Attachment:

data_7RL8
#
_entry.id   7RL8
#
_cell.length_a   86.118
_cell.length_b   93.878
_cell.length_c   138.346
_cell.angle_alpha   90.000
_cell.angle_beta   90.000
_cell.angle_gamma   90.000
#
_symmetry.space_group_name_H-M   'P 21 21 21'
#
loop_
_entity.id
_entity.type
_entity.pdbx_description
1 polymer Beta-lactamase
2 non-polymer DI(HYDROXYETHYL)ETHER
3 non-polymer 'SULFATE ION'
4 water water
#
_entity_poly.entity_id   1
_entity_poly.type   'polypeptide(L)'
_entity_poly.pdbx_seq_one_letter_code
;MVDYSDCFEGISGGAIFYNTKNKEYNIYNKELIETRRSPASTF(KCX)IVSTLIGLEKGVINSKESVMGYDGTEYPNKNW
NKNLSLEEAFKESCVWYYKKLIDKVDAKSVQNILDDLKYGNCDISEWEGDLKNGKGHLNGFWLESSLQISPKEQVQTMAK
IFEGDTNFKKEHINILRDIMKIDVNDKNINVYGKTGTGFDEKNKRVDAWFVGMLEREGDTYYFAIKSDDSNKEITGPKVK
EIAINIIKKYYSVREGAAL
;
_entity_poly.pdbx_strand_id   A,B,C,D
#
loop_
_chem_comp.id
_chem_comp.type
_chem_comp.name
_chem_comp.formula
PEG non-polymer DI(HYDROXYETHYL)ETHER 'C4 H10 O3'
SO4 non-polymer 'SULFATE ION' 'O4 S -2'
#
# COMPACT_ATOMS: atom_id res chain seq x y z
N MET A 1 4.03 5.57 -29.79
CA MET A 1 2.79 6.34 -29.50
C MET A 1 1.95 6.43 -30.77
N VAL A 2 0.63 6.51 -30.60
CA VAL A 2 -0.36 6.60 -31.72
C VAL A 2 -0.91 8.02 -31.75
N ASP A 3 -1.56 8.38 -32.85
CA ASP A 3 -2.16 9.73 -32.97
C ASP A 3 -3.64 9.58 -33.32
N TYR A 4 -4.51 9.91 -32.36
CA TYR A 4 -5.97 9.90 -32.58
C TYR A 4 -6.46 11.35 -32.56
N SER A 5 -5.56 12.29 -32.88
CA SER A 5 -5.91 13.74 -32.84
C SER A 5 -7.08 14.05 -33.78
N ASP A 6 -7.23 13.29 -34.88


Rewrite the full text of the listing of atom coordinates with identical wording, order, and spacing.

data_7RL8
#
_entry.id   7RL8
#
_cell.length_a   86.118
_cell.length_b   93.878
_cell.length_c   138.346
_cell.angle_alpha   90.000
_cell.angle_beta   90.000
_cell.angle_gamma   90.000
#
_symmetry.space_group_name_H-M   'P 21 21 21'
#
loop_
_entity.id
_entity.type
_entity.pdbx_description
1 polymer Beta-lactamase
2 non-polymer DI(HYDROXYETHYL)ETHER
3 non-polymer 'SULFATE ION'
4 water water
#
_entity_poly.entity_id   1
_entity_poly.type   'polypeptide(L)'
_entity_poly.pdbx_seq_one_letter_code
;MVDYSDCFEGISGGAIFYNTKNKEYNIYNKELIETRRSPASTF(KCX)IVSTLIGLEKGVINSKESVMGYDGTEYPNKNW
NKNLSLEEAFKESCVWYYKKLIDKVDAKSVQNILDDLKYGNCDISEWEGDLKNGKGHLNGFWLESSLQISPKEQVQTMAK
IFEGDTNFKKEHINILRDIMKIDVNDKNINVYGKTGTGFDEKNKRVDAWFVGMLEREGDTYYFAIKSDDSNKEITGPKVK
EIAINIIKKYYSVREGAAL
;
_entity_poly.pdbx_strand_id   A,B,C,D
#
loop_
_chem_comp.id
_chem_comp.type
_chem_comp.name
_chem_comp.formula
PEG non-polymer DI(HYDROXYETHYL)ETHER 'C4 H10 O3'
SO4 non-polymer 'SULFATE ION' 'O4 S -2'
#
# COMPACT_ATOMS: atom_id res chain seq x y z
N MET A 1 4.03 5.57 -29.79
CA MET A 1 2.79 6.34 -29.50
C MET A 1 1.95 6.43 -30.77
N VAL A 2 0.63 6.51 -30.60
CA VAL A 2 -0.36 6.60 -31.72
C VAL A 2 -0.91 8.02 -31.75
N ASP A 3 -1.56 8.38 -32.85
CA ASP A 3 -2.16 9.73 -32.97
C ASP A 3 -3.64 9.58 -33.32
N TYR A 4 -4.51 9.91 -32.36
CA TYR A 4 -5.97 9.90 -32.58
C TYR A 4 -6.46 11.35 -32.56
N SER A 5 -5.56 12.29 -32.88
CA SER A 5 -5.91 13.74 -32.84
C SER A 5 -7.08 14.05 -33.78
N ASP A 6 -7.23 13.29 -34.88